As an industry, we are getting better at managing for change but too many projects are taken on without proper planning for adoption. To be successful in change initiatives, law firms and legal departments need people on board who have change management skills. If they don’t have these types of personnel, they should spend the resources necessary to skill up current staff or bring on board a consultant who is skilled at managing change to support any significant projects.


What has been the most unexpected lesson you have learned so far in your legal tech career?


Two things still surprise me regularly: the persistence of the hierarchical lawyer – non-lawyer divide in legal environments even as it becomes evident that much of the work done on behalf of clients now necessarily involves a variety of professionals; and how incredibly difficult it is to drive change in legal.


No one expects change to happen overnight, but I remember seven years ago talking with colleagues about how the next five to ten years would be instrumental. IBM Watson had just entered legal with the birth of ROSS Intelligence and we thought that within the next decade AI would profoundly change the way lawyers practice.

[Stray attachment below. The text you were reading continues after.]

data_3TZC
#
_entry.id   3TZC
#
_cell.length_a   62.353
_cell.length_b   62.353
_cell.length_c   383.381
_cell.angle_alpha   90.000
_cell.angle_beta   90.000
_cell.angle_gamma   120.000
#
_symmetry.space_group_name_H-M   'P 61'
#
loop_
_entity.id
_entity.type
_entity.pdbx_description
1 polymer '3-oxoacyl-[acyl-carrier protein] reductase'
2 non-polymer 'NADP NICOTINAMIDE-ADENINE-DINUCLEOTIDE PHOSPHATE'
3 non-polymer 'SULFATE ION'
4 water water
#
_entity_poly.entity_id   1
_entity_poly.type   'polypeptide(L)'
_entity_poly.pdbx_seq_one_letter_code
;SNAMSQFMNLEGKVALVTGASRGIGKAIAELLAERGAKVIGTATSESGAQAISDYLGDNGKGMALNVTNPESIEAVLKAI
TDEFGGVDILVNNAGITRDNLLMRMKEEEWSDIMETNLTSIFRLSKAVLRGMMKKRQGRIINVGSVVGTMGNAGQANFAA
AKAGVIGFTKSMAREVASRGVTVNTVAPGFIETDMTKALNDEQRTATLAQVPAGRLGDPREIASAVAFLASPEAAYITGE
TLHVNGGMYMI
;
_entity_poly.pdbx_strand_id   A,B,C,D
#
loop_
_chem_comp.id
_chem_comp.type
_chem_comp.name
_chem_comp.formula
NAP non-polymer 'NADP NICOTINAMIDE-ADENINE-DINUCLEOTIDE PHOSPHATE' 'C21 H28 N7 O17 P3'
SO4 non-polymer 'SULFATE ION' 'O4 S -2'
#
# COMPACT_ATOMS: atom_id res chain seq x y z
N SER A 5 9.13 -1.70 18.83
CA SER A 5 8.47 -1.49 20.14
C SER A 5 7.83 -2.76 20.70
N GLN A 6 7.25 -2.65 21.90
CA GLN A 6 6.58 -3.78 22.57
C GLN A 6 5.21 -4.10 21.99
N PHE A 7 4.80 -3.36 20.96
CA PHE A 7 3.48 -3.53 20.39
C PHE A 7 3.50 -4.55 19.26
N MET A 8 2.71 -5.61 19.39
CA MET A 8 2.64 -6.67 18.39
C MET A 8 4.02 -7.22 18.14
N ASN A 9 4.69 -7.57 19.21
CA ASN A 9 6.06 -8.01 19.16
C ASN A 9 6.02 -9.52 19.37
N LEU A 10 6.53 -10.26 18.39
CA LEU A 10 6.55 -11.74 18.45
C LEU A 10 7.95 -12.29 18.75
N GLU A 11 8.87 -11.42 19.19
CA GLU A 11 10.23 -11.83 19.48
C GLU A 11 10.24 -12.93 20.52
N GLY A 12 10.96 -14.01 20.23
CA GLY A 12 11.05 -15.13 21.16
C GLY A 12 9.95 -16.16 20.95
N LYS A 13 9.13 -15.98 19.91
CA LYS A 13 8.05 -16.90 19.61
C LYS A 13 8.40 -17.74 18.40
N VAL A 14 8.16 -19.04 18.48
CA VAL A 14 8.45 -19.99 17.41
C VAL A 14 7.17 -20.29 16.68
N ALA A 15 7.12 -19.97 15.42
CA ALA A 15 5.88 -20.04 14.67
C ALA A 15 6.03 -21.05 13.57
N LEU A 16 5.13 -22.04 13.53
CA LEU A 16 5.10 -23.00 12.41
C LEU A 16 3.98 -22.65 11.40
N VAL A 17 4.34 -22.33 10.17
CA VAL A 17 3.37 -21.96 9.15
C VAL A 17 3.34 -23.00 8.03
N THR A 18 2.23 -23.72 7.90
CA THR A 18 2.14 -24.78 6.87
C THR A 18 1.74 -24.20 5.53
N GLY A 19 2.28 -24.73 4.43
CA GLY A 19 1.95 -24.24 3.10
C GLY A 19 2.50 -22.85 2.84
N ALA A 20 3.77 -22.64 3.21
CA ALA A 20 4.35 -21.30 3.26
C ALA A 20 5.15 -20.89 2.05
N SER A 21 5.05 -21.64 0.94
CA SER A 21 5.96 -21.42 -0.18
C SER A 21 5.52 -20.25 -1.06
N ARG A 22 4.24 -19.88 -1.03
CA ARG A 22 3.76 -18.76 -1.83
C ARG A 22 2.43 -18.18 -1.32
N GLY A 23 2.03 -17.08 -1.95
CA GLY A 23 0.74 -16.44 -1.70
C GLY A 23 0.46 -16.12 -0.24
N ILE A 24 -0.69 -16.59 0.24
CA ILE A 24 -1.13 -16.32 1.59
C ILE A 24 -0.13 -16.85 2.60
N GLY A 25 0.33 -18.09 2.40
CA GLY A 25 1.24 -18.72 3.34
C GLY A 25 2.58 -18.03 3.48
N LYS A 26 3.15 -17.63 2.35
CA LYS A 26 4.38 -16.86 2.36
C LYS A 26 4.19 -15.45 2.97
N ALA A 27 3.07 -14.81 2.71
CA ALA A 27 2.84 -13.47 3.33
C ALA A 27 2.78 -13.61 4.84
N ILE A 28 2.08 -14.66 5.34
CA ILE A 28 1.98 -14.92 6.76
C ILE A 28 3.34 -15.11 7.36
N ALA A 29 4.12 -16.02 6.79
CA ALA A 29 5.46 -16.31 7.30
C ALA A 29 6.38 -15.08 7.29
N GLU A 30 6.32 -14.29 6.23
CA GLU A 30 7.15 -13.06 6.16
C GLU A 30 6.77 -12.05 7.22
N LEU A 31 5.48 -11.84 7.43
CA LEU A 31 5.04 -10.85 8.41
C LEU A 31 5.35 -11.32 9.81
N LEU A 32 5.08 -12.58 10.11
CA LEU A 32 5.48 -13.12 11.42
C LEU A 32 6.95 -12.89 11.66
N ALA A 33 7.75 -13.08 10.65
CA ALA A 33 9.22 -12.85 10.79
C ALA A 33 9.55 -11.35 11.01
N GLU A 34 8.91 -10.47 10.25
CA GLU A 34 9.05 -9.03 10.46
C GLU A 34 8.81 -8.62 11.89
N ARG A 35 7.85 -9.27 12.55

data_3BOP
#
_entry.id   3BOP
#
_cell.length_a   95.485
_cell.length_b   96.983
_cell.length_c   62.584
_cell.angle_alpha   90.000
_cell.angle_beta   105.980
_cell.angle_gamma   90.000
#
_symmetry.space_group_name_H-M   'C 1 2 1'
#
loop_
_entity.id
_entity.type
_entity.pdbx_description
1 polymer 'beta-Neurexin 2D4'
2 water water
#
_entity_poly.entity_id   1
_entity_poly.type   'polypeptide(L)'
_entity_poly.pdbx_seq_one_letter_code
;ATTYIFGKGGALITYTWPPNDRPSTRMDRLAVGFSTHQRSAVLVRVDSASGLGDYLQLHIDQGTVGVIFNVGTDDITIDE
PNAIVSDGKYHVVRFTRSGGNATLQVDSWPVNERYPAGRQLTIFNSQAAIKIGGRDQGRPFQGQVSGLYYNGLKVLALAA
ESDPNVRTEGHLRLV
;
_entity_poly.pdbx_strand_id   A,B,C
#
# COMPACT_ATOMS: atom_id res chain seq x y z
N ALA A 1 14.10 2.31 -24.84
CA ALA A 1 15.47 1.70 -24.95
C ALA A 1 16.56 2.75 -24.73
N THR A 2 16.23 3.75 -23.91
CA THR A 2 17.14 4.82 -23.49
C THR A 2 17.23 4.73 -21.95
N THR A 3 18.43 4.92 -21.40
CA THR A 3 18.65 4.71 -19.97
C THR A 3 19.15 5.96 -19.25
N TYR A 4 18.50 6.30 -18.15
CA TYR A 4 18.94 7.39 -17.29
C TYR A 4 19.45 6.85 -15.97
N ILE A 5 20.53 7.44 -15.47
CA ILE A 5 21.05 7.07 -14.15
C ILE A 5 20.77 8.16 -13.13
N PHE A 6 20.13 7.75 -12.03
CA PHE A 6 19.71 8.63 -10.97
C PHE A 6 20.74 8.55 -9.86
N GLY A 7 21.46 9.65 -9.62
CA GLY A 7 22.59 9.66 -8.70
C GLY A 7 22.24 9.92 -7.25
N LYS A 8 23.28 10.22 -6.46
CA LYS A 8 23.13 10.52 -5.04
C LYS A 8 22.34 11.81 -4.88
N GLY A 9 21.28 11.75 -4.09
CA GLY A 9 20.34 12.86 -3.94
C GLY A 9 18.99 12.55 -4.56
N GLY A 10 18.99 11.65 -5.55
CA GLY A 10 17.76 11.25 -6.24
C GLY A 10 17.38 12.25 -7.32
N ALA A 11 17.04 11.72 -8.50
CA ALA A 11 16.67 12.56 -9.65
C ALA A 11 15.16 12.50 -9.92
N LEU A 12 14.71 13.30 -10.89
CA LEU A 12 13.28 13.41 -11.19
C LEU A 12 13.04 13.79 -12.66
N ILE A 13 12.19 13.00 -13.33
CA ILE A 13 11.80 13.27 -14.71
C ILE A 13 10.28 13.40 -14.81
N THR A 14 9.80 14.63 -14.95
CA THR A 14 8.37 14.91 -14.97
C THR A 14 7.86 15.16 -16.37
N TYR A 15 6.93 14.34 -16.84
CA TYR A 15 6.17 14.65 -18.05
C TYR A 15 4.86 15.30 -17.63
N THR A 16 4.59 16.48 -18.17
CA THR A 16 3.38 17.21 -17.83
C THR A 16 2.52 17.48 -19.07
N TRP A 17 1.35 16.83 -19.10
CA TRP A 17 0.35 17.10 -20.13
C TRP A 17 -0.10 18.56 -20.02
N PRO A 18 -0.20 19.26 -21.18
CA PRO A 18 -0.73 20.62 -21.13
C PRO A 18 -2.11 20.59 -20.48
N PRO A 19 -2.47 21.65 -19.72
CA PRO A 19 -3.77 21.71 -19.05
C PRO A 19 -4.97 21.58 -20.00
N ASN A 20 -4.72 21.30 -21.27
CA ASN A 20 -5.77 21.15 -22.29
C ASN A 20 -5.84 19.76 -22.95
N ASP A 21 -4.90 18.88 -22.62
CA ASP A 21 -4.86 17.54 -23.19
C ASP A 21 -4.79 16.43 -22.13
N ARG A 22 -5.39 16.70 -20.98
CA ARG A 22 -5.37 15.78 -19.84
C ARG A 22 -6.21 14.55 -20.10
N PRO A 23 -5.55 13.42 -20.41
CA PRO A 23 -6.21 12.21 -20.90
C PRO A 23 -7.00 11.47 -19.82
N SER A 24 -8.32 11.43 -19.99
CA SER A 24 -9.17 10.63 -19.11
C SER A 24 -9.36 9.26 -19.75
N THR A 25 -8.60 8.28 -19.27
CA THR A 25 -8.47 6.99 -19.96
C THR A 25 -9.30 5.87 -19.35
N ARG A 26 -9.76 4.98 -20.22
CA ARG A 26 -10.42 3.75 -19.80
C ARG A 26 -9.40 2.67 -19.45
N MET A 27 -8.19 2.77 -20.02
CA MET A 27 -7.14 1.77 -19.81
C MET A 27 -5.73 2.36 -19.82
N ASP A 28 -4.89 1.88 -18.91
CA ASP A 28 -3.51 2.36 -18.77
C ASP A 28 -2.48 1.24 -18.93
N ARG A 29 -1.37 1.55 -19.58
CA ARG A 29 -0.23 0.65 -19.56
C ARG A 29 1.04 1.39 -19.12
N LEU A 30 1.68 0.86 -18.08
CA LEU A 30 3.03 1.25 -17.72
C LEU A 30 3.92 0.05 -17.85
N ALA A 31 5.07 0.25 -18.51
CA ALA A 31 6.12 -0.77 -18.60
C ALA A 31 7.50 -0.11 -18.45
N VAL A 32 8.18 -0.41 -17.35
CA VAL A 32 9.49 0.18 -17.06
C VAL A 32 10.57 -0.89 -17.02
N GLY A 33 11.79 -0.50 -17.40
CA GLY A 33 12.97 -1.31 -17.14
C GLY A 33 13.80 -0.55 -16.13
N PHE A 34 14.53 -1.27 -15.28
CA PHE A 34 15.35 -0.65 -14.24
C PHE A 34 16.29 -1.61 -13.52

While AI tools are becoming ubiquitous in law firms (in varied forms including legal research platforms, eDiscovery and due diligence automation tools, contract negotiation and management solutions, digital translation tools and so on), this hasn’t had the expected transformative result on the practice of law.


I am an optimist (one has to be, to work in legal innovation), and I believe this change is occurring and will continue to occur, but I have been surprised by how remarkably slow and incremental it is. With the advent of generative AI and large language models like GPT3.5 (upon which OpenAI’s ChatGPT is built), I think we may start to see an acceleration in the pace of change.


What is your advice to those who are not legal professionals but work with or want to work with such individuals, especially from the technology side?


Lawyers are just people. Some of the entrenched problems in law firms stem from a reticence on behalf of business professionals to treat them as such. I’ve seen, for example, IT professionals who won’t release a new technology or program until it is fully configured and baked because they’re frightened that if lawyers see it before it’s “perfect” they will respond negatively. Ironically, by keeping lawyers out of the process until it’s too late these professionals run a greater risk of developing solutions that don’t actually serve the needs of those lawyers. It’s important to treat lawyers like people who want to be consulted and engaged. They are busy professionals, it’s true, but they are still just people and if you can’t work with them or are too intimidated to have the necessary discussions with them, it will be hard to do your job well.


I also don’t subscribe to the view that lawyers lack creativity – in fact, I believe that to be a great lawyer one must be creative. That said, I think it’s worth noting that lawyers are trained to think a particular way. By necessity, law is a risk averse profession, and lawyers will most likely regard solutions they haven’t seen before with healthy skepticism.